MetLife Foundation National Arts Forum Series Featuring David McIntosh
February 11, 2009
During this year of financial meltdown, you should expect to hear calls for businesses to get back to basics. Focus on the fundamentals. Preserve capital. But what is really basic in business is the need to create something that benefits other people. Something that you can be proud of. Work that is worthwhile has a lot in common with art. It draws on the same resources that an artist does: intelligence, experience, imagination, and emotion. Good work goes through the same process of creating and then connecting. And work that you can be proud of speaks to the same needs in the customer as it does in the audience: excitement, enjoyment, beauty, and meaning. Whether you work in the business world, the non-profit sector, or even the home, the best way to approach your work is like an artist.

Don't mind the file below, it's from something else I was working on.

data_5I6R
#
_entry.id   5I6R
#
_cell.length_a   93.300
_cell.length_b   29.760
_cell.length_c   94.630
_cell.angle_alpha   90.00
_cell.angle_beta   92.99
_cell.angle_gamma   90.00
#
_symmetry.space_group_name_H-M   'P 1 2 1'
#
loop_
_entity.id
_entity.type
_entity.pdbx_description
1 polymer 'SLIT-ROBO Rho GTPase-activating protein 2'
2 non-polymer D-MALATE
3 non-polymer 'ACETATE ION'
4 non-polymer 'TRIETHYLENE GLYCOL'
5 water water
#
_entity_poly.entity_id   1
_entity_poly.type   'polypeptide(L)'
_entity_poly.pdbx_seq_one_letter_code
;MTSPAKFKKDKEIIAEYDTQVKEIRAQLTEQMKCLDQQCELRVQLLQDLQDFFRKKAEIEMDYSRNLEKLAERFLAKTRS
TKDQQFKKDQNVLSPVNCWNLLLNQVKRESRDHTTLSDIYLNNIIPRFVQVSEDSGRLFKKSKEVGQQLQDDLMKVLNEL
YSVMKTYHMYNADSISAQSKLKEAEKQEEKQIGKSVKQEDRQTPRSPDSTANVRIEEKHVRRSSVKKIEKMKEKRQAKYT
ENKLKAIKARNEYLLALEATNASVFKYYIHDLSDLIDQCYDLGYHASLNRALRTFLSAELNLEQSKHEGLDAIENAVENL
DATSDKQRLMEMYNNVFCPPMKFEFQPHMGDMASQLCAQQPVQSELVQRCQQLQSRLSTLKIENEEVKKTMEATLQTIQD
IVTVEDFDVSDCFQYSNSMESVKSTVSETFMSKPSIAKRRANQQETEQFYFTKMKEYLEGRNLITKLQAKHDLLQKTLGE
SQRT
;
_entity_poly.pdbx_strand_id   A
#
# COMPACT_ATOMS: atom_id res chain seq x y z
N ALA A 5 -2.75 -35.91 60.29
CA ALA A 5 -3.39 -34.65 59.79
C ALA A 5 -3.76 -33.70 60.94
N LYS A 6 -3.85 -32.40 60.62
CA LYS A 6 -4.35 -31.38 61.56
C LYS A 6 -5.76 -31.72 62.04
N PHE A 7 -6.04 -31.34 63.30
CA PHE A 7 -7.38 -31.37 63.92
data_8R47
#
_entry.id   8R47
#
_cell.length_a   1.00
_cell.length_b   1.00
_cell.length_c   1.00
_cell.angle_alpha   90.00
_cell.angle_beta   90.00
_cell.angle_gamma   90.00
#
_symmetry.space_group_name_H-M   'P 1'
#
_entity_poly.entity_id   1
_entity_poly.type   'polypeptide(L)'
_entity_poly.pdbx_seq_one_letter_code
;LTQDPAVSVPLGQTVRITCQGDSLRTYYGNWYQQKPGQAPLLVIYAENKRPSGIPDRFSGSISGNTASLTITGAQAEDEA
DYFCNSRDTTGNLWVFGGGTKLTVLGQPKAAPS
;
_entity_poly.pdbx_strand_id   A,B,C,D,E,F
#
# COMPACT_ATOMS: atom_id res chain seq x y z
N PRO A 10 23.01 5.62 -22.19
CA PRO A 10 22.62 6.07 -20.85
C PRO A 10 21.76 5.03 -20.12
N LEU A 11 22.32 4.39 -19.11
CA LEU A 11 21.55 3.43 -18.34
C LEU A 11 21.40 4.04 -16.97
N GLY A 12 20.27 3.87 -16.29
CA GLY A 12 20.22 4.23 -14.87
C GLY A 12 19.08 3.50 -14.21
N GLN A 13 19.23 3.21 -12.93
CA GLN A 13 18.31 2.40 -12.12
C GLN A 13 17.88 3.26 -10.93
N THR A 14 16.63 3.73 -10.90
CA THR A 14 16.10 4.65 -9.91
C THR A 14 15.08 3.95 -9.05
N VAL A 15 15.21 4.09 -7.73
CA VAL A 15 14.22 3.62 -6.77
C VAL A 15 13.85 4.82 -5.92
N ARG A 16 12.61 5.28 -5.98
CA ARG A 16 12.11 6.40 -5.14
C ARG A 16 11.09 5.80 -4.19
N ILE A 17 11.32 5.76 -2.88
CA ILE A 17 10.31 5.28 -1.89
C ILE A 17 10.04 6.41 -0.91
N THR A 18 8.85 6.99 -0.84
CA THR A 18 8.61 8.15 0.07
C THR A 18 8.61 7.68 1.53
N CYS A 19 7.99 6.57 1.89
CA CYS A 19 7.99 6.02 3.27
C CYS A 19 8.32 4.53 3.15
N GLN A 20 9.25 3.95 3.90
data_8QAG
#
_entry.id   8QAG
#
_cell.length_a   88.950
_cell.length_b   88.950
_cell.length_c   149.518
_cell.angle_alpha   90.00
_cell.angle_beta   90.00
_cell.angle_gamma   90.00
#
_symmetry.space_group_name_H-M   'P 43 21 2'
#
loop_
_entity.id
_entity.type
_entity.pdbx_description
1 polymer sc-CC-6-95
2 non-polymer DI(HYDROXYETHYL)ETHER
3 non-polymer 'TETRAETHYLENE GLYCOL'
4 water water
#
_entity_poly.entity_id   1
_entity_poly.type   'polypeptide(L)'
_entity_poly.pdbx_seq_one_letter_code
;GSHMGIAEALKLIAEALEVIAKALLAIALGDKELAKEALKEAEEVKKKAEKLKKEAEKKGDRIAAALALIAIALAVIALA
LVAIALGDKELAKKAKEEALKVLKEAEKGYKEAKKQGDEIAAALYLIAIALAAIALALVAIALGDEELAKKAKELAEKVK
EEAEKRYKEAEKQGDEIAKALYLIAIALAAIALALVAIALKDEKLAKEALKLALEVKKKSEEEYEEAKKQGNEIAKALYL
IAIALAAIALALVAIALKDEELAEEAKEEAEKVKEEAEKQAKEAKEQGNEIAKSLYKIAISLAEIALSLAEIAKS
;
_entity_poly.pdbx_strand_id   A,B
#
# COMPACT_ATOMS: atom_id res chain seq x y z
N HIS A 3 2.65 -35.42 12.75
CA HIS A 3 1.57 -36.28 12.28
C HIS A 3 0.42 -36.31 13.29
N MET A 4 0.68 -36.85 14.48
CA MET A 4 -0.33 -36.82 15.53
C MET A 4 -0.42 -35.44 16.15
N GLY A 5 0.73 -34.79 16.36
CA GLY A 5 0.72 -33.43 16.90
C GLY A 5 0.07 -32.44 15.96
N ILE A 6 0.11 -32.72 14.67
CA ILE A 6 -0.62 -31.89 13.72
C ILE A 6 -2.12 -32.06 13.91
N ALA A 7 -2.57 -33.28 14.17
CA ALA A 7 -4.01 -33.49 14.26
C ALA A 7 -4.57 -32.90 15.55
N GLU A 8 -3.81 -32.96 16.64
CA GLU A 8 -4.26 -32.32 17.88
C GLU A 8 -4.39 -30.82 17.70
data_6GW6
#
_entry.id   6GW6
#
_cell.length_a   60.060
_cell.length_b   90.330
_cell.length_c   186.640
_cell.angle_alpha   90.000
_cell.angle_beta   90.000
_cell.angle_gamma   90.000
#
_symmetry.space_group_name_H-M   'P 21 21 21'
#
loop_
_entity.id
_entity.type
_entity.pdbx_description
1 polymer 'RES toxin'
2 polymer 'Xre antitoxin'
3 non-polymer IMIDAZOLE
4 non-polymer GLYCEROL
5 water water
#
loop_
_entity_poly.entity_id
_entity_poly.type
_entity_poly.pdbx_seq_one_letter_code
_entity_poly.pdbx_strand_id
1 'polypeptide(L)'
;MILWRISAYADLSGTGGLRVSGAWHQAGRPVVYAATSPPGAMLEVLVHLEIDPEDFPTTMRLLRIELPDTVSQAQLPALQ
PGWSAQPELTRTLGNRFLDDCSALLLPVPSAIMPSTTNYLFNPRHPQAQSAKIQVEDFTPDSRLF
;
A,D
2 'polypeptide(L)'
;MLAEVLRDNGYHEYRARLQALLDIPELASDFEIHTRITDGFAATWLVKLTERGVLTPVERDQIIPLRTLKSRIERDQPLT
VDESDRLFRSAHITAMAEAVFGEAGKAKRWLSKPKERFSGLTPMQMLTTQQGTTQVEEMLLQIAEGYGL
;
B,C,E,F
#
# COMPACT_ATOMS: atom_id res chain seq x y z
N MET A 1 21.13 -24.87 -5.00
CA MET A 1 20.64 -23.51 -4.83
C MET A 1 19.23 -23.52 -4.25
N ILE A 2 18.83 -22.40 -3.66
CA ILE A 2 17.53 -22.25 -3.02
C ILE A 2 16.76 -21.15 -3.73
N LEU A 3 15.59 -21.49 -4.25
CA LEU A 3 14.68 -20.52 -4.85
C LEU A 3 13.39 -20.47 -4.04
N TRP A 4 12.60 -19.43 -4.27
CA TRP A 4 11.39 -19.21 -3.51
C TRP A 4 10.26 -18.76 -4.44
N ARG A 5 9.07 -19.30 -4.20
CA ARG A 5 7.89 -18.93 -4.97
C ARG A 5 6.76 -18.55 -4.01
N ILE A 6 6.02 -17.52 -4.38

David McIntosh is a futurist whose work focuses on helping people and organizations create business breakthroughs. His current projects involve innovation, future scanning, and executive development. He regularly facilitates board retreats for corporations, industry associations, and arts organizations. David McIntosh's presentation will be followed by a panel discussion including: Kelvy Bird, Visual Artist Bill Gilbane, President, Gilbane Inc. Andre Porter, Executive Director, MA Office of Small Business and Entrepreneurship. He is the co-author, along with Stan Davis, of The Art of Business. The book argues that just as artists draw on artistic resources like emotion, imagination, and experience, people in all lines of work can better satisfy their customers' needs by making what they do a work of art. Originally published in February 2005, the book has been printed in five languages. David has been a featured presenter at conferences in North America, Europe, and Japan for groups including the Consumer Bankers Association, the Urban Land Institute, the American Marketing Association, and the 2004 Pittsburgh Performing Arts Convention. He served on the board of directors of Opera America for six years, the last two as Treasurer.